in Elizabeth's day was almost incalculable. Of the various influences that then came in to shape our literature, that of the Italians was unquestionably the greatest. In history, politics, philosophy, science, manners, in travel-but above all, imaginative work of every kind from drama to lyric-Italian books and Italian models were the passion and the rage. From the queen to the humblest courtier the Italian tongue was the test of good breeding. It is doubtful whether any foreign vogue before or since ever took such a complete hold upon English society. It has been computed by Miss Scott, the diligent bibliographer of Elizabethan translations from the Italian, that over four hundred translations from the Italian were made in England during the century (1550-1650), representing over two hundred English translators and rather more Italian authors, the two lists, Italian and English, comprising nearly all the most eminent writers of the day. Shake

bitterly of the lavish way in which premises were licenced. The number of presses in operation is estimated at between fifty and sixty, and, considering that they were all small hand presses, the number of books, many of them large folios, which they were able to turn out speaks well for the untiring industry of their manipulators. Stereotyping was of course unknown; type was seldom allowed to stand or to be locked up for long; editions were small, rarely exceeding from twelve to fifteen hundred. Not the Privy Council only but also its divisional Courts of Star Chamber and High Commission seem to have exercised a general supervision over the output of the press; but such supervision was of a general and more or less accidental kind. The exact manner in which the censorship was exercised is not very easy to define; nor has the subject ever been worked out with the thoroughness which its intrinsic interest demands. It may be stated, however, in general terms that after 1559 every book, as a necessary condition of publication, had to receive the "allowance" of some recognised authority or other; but the authority varied a good deal. If the book were obviously free from political or theological taint the authority of the master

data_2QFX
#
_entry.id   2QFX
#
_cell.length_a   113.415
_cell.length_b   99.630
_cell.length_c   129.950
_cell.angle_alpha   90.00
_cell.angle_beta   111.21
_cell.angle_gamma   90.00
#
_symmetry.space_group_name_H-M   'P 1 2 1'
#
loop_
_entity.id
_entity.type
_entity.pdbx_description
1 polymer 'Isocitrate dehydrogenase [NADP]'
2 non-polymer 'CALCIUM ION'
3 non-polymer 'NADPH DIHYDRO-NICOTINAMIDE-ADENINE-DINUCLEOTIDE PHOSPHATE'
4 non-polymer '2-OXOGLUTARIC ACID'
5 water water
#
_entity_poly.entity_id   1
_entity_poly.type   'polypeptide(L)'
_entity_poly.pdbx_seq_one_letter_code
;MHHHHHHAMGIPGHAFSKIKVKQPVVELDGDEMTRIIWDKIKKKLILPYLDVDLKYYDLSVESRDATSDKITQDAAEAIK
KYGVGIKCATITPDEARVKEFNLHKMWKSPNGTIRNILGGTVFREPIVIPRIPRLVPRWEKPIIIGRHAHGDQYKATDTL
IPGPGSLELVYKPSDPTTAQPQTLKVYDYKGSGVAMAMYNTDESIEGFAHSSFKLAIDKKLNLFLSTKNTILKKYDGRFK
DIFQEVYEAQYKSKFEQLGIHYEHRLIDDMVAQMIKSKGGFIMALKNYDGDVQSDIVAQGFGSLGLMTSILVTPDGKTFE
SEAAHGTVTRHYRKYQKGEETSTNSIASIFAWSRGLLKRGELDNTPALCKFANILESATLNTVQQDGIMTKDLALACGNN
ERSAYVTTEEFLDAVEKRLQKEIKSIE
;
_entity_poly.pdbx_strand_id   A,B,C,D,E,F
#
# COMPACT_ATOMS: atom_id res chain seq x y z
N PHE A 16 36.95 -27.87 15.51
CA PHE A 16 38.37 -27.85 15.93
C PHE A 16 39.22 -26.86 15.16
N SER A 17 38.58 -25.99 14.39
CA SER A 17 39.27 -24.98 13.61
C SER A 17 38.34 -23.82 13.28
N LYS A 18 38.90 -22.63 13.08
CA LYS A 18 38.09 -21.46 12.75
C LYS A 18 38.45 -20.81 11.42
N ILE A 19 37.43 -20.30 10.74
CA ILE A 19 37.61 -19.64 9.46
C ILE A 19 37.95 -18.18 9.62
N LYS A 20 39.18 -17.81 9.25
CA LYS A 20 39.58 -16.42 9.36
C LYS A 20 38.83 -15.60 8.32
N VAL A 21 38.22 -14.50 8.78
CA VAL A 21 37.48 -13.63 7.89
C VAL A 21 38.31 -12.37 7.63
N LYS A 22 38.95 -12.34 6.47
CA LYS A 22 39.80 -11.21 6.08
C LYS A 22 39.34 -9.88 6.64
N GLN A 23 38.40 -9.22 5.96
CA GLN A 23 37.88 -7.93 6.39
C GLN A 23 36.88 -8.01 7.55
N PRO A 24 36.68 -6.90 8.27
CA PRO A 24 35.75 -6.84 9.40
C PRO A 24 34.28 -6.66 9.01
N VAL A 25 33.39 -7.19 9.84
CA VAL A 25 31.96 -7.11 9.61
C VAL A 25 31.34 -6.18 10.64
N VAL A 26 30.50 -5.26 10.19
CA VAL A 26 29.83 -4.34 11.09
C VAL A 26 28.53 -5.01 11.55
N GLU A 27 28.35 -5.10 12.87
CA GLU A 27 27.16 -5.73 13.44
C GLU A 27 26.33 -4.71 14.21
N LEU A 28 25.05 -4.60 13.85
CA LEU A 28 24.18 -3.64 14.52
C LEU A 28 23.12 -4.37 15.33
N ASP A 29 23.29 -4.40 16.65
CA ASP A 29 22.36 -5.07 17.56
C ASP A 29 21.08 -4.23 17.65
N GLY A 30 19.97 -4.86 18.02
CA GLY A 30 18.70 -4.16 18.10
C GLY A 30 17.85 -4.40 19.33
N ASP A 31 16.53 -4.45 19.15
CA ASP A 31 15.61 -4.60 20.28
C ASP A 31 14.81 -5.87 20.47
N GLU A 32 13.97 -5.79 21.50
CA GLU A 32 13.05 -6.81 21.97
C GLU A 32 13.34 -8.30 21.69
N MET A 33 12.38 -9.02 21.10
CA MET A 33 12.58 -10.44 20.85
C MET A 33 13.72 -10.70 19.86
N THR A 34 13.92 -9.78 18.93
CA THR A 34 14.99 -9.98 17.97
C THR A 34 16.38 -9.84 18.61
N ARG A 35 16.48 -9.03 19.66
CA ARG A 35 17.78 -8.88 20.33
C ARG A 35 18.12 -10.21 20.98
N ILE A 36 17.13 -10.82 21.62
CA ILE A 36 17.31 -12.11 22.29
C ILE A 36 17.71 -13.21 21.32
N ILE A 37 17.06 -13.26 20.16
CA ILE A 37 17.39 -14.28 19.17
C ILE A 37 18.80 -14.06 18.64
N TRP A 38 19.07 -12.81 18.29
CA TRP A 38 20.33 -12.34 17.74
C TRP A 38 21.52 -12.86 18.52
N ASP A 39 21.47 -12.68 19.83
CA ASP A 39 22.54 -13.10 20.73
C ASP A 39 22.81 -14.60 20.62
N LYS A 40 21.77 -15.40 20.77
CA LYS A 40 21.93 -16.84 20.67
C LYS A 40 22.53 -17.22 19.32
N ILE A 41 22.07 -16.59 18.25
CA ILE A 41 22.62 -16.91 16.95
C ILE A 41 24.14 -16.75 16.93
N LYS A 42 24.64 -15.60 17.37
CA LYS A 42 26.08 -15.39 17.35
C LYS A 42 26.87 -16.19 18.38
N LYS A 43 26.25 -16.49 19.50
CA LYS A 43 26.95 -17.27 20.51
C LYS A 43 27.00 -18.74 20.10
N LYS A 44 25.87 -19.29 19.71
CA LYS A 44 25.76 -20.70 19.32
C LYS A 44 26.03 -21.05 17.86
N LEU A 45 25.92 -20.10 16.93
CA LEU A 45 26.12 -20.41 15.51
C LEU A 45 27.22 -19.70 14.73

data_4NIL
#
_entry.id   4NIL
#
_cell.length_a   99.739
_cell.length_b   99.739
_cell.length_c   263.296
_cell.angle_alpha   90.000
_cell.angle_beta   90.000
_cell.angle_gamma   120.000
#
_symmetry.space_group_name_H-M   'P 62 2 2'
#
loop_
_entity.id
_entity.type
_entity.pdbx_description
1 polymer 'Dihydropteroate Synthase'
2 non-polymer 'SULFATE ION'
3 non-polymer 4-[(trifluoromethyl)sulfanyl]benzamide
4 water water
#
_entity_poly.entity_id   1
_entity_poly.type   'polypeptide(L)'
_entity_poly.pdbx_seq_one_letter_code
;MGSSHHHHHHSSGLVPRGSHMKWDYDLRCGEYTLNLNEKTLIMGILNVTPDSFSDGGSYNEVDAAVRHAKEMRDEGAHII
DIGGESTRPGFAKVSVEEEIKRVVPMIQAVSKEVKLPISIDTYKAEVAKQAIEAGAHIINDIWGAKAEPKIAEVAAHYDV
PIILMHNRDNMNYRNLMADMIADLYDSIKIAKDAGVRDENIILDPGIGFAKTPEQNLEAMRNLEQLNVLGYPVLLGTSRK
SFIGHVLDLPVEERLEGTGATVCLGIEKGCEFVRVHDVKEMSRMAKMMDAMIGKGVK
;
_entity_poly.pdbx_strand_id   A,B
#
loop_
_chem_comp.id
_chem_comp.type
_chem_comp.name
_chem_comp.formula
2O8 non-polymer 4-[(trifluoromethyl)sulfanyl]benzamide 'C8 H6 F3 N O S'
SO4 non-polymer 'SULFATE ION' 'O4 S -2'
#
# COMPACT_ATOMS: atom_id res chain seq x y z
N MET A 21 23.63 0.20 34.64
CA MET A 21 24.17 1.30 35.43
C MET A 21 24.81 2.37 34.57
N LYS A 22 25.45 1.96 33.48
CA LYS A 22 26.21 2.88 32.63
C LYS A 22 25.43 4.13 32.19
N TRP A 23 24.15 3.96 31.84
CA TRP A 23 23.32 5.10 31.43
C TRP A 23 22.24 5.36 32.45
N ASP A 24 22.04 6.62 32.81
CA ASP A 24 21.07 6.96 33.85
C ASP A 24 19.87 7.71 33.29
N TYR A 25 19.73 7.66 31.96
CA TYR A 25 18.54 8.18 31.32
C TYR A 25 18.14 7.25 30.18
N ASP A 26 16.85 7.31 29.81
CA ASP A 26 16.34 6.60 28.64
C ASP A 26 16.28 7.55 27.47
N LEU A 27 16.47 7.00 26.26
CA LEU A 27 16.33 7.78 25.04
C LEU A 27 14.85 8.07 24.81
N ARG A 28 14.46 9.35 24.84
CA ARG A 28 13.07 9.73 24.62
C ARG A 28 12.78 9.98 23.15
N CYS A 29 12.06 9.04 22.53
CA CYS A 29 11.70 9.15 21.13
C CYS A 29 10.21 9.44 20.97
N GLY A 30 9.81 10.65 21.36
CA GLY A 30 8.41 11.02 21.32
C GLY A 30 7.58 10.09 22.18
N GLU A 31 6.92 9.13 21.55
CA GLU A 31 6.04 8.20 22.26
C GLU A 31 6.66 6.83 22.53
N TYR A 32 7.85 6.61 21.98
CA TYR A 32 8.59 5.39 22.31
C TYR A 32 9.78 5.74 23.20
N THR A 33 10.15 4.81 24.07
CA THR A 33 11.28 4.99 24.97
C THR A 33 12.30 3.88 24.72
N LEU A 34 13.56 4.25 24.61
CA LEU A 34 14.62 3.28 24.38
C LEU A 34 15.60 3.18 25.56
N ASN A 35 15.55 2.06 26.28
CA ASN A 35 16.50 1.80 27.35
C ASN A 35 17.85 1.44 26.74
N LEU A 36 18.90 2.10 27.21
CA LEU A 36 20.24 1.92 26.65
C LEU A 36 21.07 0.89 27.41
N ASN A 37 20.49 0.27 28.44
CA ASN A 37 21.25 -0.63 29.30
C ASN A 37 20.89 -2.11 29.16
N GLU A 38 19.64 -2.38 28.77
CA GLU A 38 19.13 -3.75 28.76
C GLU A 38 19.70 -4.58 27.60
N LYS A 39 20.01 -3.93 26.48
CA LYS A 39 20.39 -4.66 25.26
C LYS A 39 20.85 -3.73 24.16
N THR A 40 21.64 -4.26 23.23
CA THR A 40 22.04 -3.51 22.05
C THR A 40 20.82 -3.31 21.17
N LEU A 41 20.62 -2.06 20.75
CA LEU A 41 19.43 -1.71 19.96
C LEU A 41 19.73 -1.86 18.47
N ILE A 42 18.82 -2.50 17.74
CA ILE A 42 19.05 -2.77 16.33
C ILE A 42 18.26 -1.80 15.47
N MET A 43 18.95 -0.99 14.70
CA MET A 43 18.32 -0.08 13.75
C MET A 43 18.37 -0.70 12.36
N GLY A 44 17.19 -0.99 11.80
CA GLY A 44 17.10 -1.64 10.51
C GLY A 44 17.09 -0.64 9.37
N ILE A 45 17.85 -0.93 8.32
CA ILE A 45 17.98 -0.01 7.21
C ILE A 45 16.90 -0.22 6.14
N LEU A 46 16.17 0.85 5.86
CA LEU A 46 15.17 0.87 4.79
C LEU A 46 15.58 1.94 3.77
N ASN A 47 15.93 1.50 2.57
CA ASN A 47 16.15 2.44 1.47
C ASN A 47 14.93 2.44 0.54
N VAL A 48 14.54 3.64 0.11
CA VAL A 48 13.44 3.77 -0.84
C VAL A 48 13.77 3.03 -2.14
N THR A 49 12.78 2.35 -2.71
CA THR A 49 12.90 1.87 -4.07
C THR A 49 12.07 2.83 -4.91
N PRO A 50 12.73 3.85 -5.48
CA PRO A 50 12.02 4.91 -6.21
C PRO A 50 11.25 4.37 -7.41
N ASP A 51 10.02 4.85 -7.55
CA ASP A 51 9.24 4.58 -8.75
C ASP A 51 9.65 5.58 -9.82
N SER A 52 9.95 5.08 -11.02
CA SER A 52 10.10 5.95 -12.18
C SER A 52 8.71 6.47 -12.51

speare, it is true, did not immediately translate, but his poems are intensely Italianate, and the stories of fourteen of his plays are founded upon Italian fiction, while several other plays contain features which owe their suggestion to Italian sources. Of some seven hundred plays which survive from an output of probably over two thousand during the Elizabethan period, Miss Scott shows that nearly three hundred hark back to Italy for their motif; while if imitative plays or plays of remote suggestion were included, the number of "Italianate" dramas would be considerably greater.

The translators who swarmed so thickly had almost the whole field of Latin scholarship open to them. The direct influence exercised by the Greek authors was comparatively remote. The three writers of antiquity whose matter and form exercised most influence upon the Elizabethans were undoubtedly Virgil, Seneca, and Ovid, and after

or wardens of the Stationers' Company might suffice; if it had a doctrinal bearing, however remote, it might be necessary to obtain the licence of the Archbishop or the Bishop of London, or at any rate from the Archbishop's secretary or some well-recognised doctor of divinity, acting possibly as a deputy. In publishing plays it was necessary to affix the imprimatur of the Master of the Revels; the Earl Marshal sanctioned heraldic books; a deputy of the College of Surgeons medical books, and so on. Later on, in the time of the Long Parliament, regular boards were appointed for the licencing of books classified according to subjects. The universities appear to have almost full licencing powers, or powers at least coextensive with those of the bishops; in them too was vested a somewhat ill-defined power of issuing licences for the printing of Bibles and Testaments. In case of a book being issued which had a bearing upon the government, statecraft, home or foreign policy, it would have been considered advisable if not essential to obtain the imprimatur of the Secretary of State; neglect of such a precaution might very well lead to both author and publisher being deprived of their ears. These possibilities notwithstanding, it cannot be justly